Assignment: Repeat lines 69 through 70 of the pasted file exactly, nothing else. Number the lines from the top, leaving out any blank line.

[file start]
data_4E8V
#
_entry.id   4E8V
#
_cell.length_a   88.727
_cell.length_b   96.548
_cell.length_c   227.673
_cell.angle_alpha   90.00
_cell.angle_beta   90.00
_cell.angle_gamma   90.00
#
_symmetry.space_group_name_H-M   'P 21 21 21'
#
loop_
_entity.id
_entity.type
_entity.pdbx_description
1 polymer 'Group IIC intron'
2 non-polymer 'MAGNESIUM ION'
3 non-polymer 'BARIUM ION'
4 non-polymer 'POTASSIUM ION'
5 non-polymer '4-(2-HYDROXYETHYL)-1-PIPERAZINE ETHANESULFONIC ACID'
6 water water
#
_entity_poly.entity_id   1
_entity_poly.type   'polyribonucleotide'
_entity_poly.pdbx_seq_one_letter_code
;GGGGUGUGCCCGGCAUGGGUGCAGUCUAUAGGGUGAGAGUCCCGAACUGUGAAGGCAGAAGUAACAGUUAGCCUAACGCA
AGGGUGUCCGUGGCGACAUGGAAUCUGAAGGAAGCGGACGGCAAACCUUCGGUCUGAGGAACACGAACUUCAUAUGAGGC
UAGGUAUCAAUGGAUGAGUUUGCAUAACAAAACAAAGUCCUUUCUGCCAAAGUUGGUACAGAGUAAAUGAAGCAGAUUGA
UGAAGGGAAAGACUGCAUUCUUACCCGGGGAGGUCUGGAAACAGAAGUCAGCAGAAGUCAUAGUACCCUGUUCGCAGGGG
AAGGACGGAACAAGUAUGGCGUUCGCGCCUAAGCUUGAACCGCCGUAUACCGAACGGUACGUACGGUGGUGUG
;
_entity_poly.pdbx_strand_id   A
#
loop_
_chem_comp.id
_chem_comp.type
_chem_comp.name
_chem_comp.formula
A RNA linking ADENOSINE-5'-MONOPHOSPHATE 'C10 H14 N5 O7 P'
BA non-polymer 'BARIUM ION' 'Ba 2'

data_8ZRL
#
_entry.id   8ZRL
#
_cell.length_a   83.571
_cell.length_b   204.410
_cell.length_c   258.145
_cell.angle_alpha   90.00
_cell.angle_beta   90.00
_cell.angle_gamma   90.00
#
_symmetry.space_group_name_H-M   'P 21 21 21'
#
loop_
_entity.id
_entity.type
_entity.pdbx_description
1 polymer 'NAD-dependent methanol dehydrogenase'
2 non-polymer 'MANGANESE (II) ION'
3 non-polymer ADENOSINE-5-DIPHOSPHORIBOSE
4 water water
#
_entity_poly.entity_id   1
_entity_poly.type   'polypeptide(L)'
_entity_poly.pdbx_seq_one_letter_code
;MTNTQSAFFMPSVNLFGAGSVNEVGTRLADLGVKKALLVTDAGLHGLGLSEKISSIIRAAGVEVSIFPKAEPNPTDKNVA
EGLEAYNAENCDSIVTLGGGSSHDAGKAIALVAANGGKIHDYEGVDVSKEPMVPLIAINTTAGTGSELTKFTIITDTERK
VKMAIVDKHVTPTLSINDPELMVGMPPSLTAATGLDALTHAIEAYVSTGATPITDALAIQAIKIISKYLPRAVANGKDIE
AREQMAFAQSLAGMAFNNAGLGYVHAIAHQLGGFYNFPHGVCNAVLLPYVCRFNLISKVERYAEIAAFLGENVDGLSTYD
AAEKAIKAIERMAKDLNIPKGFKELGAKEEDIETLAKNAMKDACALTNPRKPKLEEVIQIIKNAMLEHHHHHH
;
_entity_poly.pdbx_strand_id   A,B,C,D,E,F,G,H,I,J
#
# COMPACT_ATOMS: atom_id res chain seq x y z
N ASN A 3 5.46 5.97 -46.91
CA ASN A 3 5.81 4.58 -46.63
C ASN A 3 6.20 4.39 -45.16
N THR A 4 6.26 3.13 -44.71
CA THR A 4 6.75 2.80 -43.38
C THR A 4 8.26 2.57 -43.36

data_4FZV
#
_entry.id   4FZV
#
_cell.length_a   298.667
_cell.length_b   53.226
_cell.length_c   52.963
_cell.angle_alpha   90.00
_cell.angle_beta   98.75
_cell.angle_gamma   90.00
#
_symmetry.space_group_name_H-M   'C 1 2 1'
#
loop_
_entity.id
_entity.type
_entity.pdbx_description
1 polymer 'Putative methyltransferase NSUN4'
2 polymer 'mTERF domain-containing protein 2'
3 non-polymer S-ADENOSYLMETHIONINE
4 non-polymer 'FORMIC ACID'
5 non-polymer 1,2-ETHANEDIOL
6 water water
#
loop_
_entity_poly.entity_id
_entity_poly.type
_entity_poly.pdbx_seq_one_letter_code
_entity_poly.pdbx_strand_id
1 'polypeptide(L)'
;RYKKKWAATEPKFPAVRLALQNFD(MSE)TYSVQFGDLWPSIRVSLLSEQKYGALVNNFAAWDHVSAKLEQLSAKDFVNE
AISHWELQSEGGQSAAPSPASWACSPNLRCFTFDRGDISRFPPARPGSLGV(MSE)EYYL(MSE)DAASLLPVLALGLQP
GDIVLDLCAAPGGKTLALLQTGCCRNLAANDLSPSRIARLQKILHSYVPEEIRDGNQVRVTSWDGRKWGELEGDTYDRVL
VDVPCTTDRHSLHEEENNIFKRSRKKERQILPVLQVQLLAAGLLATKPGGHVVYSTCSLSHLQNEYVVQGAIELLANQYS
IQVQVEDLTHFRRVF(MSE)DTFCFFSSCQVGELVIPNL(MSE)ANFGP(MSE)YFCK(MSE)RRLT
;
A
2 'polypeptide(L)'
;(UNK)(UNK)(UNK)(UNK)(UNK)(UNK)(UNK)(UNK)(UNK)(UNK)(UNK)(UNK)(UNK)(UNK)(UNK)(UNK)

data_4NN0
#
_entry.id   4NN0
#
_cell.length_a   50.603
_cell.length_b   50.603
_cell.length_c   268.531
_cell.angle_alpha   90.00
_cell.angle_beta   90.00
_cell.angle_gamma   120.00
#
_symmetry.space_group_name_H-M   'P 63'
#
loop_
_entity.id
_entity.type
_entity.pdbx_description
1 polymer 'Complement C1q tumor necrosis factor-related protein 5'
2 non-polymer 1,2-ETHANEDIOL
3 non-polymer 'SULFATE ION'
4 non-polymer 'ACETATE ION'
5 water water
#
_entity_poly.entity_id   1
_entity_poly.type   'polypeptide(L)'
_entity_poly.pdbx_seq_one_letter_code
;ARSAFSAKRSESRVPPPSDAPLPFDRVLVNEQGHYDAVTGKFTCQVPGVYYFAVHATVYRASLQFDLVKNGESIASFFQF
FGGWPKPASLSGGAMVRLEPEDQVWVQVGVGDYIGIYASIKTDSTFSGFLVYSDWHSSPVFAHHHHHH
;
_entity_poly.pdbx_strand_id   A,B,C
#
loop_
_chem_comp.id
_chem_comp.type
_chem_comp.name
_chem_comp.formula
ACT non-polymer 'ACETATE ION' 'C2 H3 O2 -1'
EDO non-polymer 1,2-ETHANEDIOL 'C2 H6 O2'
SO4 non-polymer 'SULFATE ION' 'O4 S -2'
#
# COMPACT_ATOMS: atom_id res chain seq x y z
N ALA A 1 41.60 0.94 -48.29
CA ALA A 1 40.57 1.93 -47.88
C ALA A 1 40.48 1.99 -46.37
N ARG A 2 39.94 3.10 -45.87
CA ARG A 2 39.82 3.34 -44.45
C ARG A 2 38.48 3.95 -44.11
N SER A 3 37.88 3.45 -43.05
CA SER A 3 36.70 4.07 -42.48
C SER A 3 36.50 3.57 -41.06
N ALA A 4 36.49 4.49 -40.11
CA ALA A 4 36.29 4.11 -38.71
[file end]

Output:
EGLEAYNAENCDSIVTLGGGSSHDAGKAIALVAANGGKIHDYEGVDVSKEPMVPLIAINTTAGTGSELTKFTIITDTERK
VKMAIVDKHVTPTLSINDPELMVGMPPSLTAATGLDALTHAIEAYVSTGATPITDALAIQAIKIISKYLPRAVANGKDIE